Bonus- Brendan Eich - Inventing Javascript

دوره: Python Data Structures / فصل: Chapter Nine- Dictionaries / درس 6

Bonus- Brendan Eich - Inventing Javascript

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Now if you think back though to the mid 90s, Javascript was cursed because it was mainly used for annoyances like little scrolling messages in the status bar at the bottom of your browser or flashing images or things that popped up windows massively. That was, I think, tied in with Firefox's retaking market share from IE and developers realizing there was a client side to the programming stack that could be expressive and powerful, and could be fast enough thanks to faster computers mainly. I'd done it at Silicon Graphics to build sort of network monitoring tools to capture packets based on expressions that were fields of the various protocol headers.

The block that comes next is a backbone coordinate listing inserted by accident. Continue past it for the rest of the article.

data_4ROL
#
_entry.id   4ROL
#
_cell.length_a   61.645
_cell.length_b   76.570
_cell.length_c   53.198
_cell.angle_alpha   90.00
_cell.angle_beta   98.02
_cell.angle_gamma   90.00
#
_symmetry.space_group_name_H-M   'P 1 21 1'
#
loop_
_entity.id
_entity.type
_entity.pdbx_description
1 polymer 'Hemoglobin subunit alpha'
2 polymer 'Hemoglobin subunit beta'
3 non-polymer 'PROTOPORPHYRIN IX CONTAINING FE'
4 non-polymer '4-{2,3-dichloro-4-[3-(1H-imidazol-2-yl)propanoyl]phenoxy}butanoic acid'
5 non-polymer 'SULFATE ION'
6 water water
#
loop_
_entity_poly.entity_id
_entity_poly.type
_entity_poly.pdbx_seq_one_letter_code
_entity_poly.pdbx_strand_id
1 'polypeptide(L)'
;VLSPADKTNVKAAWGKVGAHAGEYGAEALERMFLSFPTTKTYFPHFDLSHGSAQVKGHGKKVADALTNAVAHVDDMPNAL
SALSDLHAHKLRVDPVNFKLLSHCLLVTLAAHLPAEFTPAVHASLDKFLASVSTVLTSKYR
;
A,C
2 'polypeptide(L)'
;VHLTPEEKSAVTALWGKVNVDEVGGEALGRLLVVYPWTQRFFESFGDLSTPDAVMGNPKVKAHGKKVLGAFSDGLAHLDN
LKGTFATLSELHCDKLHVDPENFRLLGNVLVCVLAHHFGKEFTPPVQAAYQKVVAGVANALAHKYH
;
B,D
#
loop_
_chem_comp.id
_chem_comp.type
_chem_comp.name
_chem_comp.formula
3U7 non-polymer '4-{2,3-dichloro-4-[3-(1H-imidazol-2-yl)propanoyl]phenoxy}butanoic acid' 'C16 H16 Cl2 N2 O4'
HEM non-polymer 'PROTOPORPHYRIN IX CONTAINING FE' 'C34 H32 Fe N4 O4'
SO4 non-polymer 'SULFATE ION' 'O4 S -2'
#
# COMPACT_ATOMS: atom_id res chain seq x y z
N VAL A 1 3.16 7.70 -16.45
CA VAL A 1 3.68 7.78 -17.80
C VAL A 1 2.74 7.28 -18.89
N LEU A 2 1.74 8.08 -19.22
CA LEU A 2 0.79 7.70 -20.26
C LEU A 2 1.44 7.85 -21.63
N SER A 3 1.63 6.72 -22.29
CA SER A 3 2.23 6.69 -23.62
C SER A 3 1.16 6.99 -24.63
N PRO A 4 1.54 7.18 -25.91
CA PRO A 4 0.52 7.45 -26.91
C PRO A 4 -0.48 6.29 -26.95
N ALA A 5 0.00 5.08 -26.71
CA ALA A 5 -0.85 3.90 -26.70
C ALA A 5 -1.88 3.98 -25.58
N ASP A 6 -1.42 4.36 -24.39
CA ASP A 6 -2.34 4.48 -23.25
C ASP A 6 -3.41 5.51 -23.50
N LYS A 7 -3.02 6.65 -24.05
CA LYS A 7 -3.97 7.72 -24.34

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I was hired at Netscape in April, 1995. Netscape had already launched its 1.0 Mosaic killer. If you remember, Mosaic was the big, I would say Mosaic was the big browser until Netscape took over, so when I came to Netscape, they’d been going for about a year. I actually had an option to go on to it at the beginning and I passed it up, but I went in in time to do what I was tempted to do, which is a programming language for HTML for web designers and programmers to use embedded directly in the web page. Not something that was like coming along at the time called Java which was more of a professional’s language where you would write real code with type declarations and you would have to write that code in a way that compiled. I was writing something, JavaScript, that could be used by people who didn’t know what a compiler was. They were just going to load it, it was like BASIC. And that was really the pitch, that we would make two languages, not one, analogous to Microsoft’s Visual Basic for C++, so JavaScript for Java. Bill Joy of Sun actually liked that idea, and agreed with it. And he was the guy that signed the trademark license, by which what I had created became JavaScript. The name is a total lie, it’s not really related to Java so much as to a common ancestor C in syntax. And, and, to the extent that we made it easy to use and something you could copy, paste, program, or start small from scripts and grow to programs, JavaScript has succeeded massively. It was also an incredible rush job, so there were mistakes in it. And something that I think is important about it is that it, I knew there would be mistakes and there would be gaps, so I made it very malleable as a language. And that has enabled web developers to make it be what they want it to be, to project their own style of, not just API but almost language pattern on it and create their own innovation networks, to use Eric von Hippel’s phrase, or innovation toolkits on top of it. So it’s not a language that tries to restrict you to one paradigm, it’s a multi-paradigm language. I mean, there’s all these things where a language comes out and immediately trips and falls and you have to sort of, it’s okay Mm-hm. the second time, Mm-hm. But there wasn’t really a trip and fall in JavaScript, why? So you could say there hasn’t been a version two and that’s true because I’ve tried to work on what might be a big version two, that was called the fourth edition, and that failed. There has been evolution. The web is all about evolution. People don’t quite see this while you’re in the midst of it because it’s microevolution. But web pages from the 90s don’t all render properly these days, they don’t all work right. And a lot of them are lost, and only available through JavaScript had enough at the beginning, enough good parts to use Crockford’s phrase, or enough genetic material from other languages. You know, first-class functions, prototypal inheritance from self. The inheritance of first-class functions from Scheme is really kind of a fraud because Scheme is different in many ways and I couldn’t make those differences manifest. I couldn’t do the Scheme thing in JavaScript. That was under these marching orders to make it look like Java. I had ten days to prototype it. So Scheme was more of a spiritual than a actual influence. But first-class functions are very powerful and they fit with an event handling sort of programming model. I was inspired by Atkinson’s Hypercard. So that’s why you see onClick in Javascript. Hypercard had this pattern for event handlers called on, you know, onPage, the downer, whatever. So JavaScript had enough good at the beginning to survive. Now if you think back though to the mid 90s, Javascript was cursed because it was mainly used for annoyances like little scrolling messages in the status bar at the bottom of your browser or flashing images or things that popped up windows massively. We could have put in controls for those, and we should have. Eventually, browsers Firefox kind of championed this, led this automatic suppression of annoyances that made it all much better. And with Moore’s Law compounding and with JavaScript getting some evolutionary improvements in the standards process, it became really quite fast enough and good enough in 2004 and 5, to beget the Web 2.0 revolution. That was, I think, tied in with Firefox’s retaking market share from IE and developers realizing there was a client side to the programming stack that could be expressive and powerful, and could be fast enough thanks to faster computers mainly. You must have had some kind of training. Oh, I’d done a lot of Some kind of set of experiences that got to the point where you could pull from Scheme, and, and. Mm-hm. I had implemented, I was sort of a language buff when I first entered computer science. I was a math/physics major originally and ended up math and computer science when I finally got my undergraduate degree. So I, I was programming formal language theory applied to recognizing languages. Lexical analysis, parsers, automatically constructed parsers from grammars. I loved that stuff because it was all very pretty and clean, theoretically. And it, it still is. It hasn’t changed a lot. There’s been only one or two innovations since my time at the university in the early 80s. So what, what that gave me was the ability to quickly knock out, you know, sort of a, a language interpreter. I could do the parser and the scanner, I could generate bytecode, because Netscape wanted to do a server-side embedding, and JavaScript, even though it could have been a treewalk or something that interpreted parse trees, I made a bytecode for it. And it was an internal bytecode, not the Java bytecode that’s become a handicap for Java, I think. And I knocked all that out really quickly because I’d done it before. I’d done it at Silicon Graphics to build sort of network monitoring tools to capture packets based on expressions that were fields of the various protocol headers. I’d done it for fun, just to make my own languages. And finally I got to do it really quickly. The, the speed was an issue for me. It was partly we were all feeling like Microsoft was going to come after Netscape. Because they had tried to buy Netscape in late 94 for too little money. I’d heard about this, it was before my time at Netscape. But we also were in a weird game period with respect to Java. Because even at Netscape, some people thought, well, if we have Java, do we really need a second language? They didn’t see the benefit of the Visual Basic companion language for a much larger cohort of programmers or amateurs, designers, beginners. To, to write Java, as to write C++ for the Microsoft platform today, took a lot of education, greater pay. It was a higher-priced proposition. To get people gluing components together and designing pages and filling gaps using JavaScript as they did with BASIC and Visual Basic and Microsoft’s Windows, was cheaper and wider spread. It also enabled this user innovation toolkit approach, to use Von Hippel’s phrase again. Because JavaScript was malleable, because there were so many web designers, you would see different schools of thought on how to use it emerge, and this has become quite clear over the past ten years with the various JavaScript libraries. And I think that’s actually an advantage, as I said earlier, to JavaScript, that we’re not telling you, here’s the one way to write it, here’s the one true object-oriented paradigm. Here’s the only way you should ever make a reusable extraction. It’s not unmixed, right? It’s hard for beginners, people reinvent certain wheels and make mistakes doing it, or don’t like having to acquire a library. But you see jQuery, a very popular library, because it gives people this very sweet query and do paradigm. And, and again it’s not mandatory with JavaScript, but a lot of people learn that and they think that it is Javascript. They think jQuery is a language, or they think, you know, jQuery is the tail that wagged the dog. jQuery is great, and Don Resnick used to work with us at Mozilla. And, but there are so many good libraries out there now. They’re actually shrinking and becoming more compositional, which is a good trend. So JavaScript, by being malleable and sort of fostering user innovation, I think has played a unique role. If I had done something more rigid, I think the odds are pretty good it would’ve failed. I, I just can’t imagine how you would have escaped from the object-oriented pattern of C++. Partly I had to, because if I’d done classes in JavaScript back in those ten days in May in 1995, I think I would have been told this is too much like Java, you’re competing with Java. You know, somebody at Sun would’ve yelled at Bill Joy more than they did. And it might have killed the deal. So I was definitely not only under a time constraint, but also under marching orders. Make it look like Java, but don’t make it too big for its britches. It’s just this sort of silly little brother language, right? A sidekick to Java. But then you, you put in some primitives. I snuck some stuff in, yeah. You put some primitives, you know, like closures and all those other things that, that is like you can build what you want. Yes, and, and that kind of went under the radar for a lot of people, and it wasn’t all even there, you know, in good working order in the first release. But over the next few years it became not only well known, I would say more standardized than well known. Over the next ten years it became evangelized, like Crockford’s a big exponent of the closure pattern and the good uses you can make of closures. So people find the malleability and the expressiveness and the power compelling enough that some people actually resist any version two. They say, I don’t want you to add cliches or common, special forms for patterns that I’m more happy writing myself or acquiring as a library myself. You, you’ve created an abstraction that implementers can do crazy things with, right? Mm-hm. And people can rethink what the interpreter’s really supposed to do. They can. And they can just say, okay, here comes V8. And it thought about a lot of things differently. And it puts, that’s right. Right. Optimizations that haven’t been tried, I would, I knew about these optimizations because I had studied Smalltalk itself. But nobody had gotten the time and the money. Google was maybe first. There were other efforts going on in parallel, and Apple and Mozilla have kept up as best they can. But V8 deserves a lot of credit for pushing this forward. It wasn’t quite as first on the scene as, as they claim, because it was all coming together in 2008. But it has been very helpful and it has shown people what can be done. What’s interesting to me is that you then go and put different, more intensive workloads on the language. And you see there’s a new V8 that should come out of somewhere. And it may not come out of Google because they may have tired of optimizing JavaScript. In fact I believe Dart is a response to that by the principals who did V8. They want to do a language where they don’t want have to worry about all this crazy compatibility. It may not succeed and it also doesn’t give JavaScript the next level of performance. But I believe that level is there. And it’s still improving performance much more dramatically than a language like Java where the gains are a percent or a fraction of a percent on the standard benchmarks. But a lot of HTML5 development now, quote-unquote HTML5, JavaScript, CSS, web APIs, beyond what’s in HTML5, is taking off. You’re seeing like Zynga doing HTML5-only games. It’s really coming faster than some thought. And I talked to venture capitalist Fred Wilson of Union Square in New York he said yeah, it’s, it’s here. He thought it would take years. It’s, we’ve turned that corner. And so you call it HTML5, what it really means is it’s the web stack. It’s the same stack you use to write web pages and host the web apps. You can write apps that run in your device, apps that are maybe hosted maybe offline, and maybe the line is blurred so that you can associate them with a URL but you can also take them on the plane without any fear that you’re going to lose anything by disconnecting from the Internet.